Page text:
There seems to be a problem with the Yankees newest (potential) star, Michael Pineda. Among the biggest stories to come out of spring training this year is his diminished velocity. Fangraphs lists Pineda’s average velocity as between 94 and 96 mph for a variety of fastballs last season. Rumor has it that his pitches have been in the high eighties or low nineties this spring. The lack of bite has led to two concerns among those who follow the Yankees. The most dire is that Pineda has an undiagnosed injury, the way Phil Hughes did last year. Less concerning, but comparably embarrassing, are the suggestions that of the Yankees six potential starters this year (seven counting Andy Pettitte, but he isn’t available yet) Pineda may be the one to start the season without a job on the big league club.
This has generated an understandable amount of angst among those who follow the Yankees. The optics would be awful. The team trades away Jesus Montero, its best offensive prospect since Derek Jeter, for a potential number one starter only to turn around and take an action that suggests the team believes the player it received isn’t ready for the big time. The quick response is to suggest that the trade was a bust if Pineda doesn’t start the season in the Bronx. Nothing could be further from the truth.
While it would be disappointing for the newest Yankee pitching prospect to start in AAA, it has little bearing on the merit of the trade that put him in pinstripes. The Yankees have the luxury of having six or seven legitimate starters right now. Furthermore, they have the additional luxury of a newly acquired, 6’7″ starter with the potential to dominate. If the team feels confident in asking their other pitchers to start the season in the big leagues while sending the Pineda to AAA to work on his flaws then it should do what’s best for its long term investment. We as fans should be happy that the team is in such a position of strength to make that decision. If Pineda can improve his mechanics, get healthy, or solve whatever it is that’s keeping his velocity down in AAA he’ll still be on the Yankees once the issue is resolved, and will remain on the team for many years. It would be far worse if the Yankees had to force him on the big league club because it had no other options, even though something was wrong.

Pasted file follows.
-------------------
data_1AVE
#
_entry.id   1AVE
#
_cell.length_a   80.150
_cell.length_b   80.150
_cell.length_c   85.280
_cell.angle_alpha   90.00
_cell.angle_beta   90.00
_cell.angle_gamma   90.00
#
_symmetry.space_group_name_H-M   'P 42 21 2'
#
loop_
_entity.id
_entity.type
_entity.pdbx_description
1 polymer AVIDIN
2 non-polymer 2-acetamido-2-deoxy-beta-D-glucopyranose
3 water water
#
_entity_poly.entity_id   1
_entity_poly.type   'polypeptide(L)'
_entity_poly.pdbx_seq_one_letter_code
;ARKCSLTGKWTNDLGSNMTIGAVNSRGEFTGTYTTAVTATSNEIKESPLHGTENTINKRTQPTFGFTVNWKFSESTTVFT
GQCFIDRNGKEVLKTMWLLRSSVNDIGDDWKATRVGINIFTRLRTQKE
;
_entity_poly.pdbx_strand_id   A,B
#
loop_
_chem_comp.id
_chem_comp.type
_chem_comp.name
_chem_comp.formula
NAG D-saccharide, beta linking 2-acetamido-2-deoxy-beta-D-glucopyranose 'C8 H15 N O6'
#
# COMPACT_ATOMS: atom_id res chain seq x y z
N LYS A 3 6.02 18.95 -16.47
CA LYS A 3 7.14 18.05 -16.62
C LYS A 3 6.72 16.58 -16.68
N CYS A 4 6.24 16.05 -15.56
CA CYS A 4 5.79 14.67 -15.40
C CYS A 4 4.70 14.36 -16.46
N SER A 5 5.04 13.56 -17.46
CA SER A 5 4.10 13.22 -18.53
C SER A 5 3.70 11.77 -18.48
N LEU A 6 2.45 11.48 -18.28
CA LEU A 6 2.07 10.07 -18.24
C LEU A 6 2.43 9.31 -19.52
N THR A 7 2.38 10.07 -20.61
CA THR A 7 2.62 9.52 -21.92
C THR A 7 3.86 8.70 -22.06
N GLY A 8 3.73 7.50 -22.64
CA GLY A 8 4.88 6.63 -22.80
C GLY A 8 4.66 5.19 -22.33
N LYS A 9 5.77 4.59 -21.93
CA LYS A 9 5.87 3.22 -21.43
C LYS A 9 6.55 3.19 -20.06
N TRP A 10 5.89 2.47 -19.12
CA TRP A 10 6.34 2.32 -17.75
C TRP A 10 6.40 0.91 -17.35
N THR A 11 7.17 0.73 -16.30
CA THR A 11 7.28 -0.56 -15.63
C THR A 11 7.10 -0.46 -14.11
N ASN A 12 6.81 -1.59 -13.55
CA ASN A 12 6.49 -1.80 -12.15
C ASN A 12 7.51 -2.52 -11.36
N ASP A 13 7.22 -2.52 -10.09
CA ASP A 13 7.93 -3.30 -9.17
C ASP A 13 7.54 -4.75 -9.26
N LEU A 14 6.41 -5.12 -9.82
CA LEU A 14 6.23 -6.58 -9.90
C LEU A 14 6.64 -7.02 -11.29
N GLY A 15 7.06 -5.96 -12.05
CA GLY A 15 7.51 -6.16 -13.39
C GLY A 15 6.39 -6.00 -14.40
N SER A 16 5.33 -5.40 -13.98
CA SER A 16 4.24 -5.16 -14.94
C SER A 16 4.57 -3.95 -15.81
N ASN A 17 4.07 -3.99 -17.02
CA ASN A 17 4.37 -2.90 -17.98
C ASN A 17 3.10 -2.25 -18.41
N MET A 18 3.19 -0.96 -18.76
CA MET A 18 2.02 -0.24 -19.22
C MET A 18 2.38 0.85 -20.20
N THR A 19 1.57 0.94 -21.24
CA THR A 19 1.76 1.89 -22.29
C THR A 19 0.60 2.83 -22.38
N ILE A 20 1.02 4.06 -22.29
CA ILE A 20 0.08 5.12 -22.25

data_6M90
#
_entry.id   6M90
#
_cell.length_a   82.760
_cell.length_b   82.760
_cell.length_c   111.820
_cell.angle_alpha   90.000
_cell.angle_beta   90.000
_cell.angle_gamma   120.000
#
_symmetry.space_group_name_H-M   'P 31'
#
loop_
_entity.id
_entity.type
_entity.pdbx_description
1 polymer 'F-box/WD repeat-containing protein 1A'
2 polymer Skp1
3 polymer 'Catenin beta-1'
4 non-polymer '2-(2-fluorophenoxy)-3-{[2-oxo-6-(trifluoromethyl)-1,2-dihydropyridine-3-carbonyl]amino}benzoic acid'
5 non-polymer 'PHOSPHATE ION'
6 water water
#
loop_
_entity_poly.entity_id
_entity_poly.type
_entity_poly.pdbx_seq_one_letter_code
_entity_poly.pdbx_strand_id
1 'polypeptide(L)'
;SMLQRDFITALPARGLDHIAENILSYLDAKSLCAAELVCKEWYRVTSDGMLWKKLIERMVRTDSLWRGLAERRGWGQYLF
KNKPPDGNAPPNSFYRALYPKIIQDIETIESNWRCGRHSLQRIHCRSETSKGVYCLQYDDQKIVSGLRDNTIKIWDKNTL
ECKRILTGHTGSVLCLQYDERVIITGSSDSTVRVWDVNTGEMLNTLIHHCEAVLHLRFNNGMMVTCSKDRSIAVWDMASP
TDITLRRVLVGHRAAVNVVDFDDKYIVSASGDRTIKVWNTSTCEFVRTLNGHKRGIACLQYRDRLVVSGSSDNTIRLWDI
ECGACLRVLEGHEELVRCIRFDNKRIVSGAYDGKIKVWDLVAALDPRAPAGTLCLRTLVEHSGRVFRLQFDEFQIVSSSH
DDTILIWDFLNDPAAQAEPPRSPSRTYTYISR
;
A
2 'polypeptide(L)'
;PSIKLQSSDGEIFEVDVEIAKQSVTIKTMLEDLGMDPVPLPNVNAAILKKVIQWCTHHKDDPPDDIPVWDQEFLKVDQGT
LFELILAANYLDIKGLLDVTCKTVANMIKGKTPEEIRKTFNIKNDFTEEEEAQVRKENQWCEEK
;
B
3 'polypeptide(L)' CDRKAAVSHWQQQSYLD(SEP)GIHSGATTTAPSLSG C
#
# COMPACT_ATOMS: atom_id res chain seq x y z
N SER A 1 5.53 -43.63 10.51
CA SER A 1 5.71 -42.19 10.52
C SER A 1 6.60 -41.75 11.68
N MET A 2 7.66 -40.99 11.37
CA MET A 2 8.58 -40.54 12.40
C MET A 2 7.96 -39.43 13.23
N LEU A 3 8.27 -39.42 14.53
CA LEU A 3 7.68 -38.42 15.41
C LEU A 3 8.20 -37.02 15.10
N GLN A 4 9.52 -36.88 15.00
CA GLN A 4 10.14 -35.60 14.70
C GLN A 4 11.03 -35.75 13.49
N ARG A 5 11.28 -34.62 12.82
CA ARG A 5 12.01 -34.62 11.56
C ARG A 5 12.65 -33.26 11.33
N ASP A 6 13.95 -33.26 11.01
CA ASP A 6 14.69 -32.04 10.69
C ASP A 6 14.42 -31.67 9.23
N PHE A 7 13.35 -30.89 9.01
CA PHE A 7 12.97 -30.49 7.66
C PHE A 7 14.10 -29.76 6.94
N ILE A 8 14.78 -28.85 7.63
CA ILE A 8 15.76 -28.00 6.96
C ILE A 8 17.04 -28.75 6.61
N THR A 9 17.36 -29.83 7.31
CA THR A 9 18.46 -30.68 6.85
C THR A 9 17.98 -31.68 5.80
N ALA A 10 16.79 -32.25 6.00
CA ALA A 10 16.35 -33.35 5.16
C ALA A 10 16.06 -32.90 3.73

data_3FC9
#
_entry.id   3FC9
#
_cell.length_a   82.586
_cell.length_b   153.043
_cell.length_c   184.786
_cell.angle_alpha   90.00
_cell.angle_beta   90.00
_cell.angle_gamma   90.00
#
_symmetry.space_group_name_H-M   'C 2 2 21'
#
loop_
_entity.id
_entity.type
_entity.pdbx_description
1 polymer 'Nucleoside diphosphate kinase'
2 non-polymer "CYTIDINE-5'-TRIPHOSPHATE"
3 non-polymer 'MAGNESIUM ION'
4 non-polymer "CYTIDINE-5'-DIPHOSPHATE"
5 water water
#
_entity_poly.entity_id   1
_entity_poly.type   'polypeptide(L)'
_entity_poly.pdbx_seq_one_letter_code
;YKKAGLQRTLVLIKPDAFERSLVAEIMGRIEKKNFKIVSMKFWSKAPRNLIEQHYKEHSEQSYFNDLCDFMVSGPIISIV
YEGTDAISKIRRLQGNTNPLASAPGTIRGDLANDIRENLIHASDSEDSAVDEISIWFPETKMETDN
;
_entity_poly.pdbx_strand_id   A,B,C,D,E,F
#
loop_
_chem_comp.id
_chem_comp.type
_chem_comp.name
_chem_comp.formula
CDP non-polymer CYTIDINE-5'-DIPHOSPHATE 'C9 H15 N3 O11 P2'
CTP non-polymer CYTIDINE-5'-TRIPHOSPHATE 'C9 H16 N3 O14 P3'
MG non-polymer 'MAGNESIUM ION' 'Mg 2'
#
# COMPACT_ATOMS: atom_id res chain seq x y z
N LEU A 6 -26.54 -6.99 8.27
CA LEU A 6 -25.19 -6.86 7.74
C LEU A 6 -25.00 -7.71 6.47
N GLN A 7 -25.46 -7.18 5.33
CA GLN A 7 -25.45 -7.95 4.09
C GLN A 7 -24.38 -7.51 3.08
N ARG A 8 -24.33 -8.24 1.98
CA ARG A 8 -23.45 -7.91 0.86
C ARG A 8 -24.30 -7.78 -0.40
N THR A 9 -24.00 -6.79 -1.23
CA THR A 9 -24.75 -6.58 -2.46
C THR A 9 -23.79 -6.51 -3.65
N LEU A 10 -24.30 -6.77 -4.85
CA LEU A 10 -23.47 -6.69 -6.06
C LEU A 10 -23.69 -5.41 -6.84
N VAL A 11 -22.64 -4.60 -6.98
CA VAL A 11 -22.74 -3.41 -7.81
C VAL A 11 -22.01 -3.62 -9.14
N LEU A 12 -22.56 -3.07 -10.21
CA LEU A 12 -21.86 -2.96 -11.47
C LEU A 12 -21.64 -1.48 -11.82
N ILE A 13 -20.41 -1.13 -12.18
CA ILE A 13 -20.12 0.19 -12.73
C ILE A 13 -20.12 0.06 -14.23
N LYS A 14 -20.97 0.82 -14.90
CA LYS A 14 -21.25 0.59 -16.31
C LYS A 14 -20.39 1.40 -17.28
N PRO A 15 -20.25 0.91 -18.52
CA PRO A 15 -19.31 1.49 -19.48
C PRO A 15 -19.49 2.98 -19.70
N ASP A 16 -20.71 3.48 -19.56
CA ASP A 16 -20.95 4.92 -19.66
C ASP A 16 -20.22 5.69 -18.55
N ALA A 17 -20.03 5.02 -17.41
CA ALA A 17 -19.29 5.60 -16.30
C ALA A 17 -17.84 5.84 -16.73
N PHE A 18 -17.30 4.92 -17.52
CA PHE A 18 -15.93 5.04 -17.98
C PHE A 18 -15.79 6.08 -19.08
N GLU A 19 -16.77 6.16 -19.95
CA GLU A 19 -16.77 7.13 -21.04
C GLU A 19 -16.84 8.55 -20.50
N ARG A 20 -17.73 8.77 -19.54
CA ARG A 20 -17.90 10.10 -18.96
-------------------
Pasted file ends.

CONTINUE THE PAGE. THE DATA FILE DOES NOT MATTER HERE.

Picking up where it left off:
For my part, I don’t believe Pineda will begin in AAA. While I too am concerned that he’s lost a few miles on his pitches, he has remained productive the entire time. He can get big league hitters out. If the team believed he had an injury the Yankees’ history suggests they’d shut him down so quickly our heads would spin. They haven’t done that and he has remained effective. For those reasons I predict he’ll be on the roster on April 6th, but even if the team does decide to take action it’s important for us to look at Pineda and see the next five to eight years, not the third or fourth game this season.
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